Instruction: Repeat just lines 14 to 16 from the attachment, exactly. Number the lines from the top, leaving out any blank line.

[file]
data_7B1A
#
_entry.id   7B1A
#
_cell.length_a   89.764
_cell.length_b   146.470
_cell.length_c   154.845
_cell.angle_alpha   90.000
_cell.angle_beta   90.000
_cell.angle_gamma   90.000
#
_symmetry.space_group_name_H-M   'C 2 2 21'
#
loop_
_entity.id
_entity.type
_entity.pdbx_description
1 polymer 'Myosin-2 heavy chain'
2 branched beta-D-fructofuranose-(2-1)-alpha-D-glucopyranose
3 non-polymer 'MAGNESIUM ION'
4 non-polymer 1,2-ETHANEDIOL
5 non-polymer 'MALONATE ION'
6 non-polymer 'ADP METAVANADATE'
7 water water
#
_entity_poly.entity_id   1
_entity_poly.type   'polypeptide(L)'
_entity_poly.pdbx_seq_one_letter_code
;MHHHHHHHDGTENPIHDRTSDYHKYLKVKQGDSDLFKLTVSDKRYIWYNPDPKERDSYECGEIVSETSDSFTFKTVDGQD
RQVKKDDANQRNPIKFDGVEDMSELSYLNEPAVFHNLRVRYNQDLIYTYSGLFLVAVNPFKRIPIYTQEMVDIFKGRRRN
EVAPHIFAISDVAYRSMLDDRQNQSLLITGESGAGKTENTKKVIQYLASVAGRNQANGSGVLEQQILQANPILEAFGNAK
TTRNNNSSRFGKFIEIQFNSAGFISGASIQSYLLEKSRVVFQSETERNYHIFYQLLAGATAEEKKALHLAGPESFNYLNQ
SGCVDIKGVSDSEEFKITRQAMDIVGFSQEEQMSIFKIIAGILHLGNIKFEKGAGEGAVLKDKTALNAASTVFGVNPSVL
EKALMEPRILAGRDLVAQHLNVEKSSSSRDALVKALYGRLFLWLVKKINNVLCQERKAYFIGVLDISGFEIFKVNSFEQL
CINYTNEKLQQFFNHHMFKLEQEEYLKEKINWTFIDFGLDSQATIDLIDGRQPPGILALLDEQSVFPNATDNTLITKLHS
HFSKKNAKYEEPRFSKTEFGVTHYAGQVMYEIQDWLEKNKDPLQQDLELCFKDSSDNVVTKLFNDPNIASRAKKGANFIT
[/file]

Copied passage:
loop_
_entity.id
_entity.type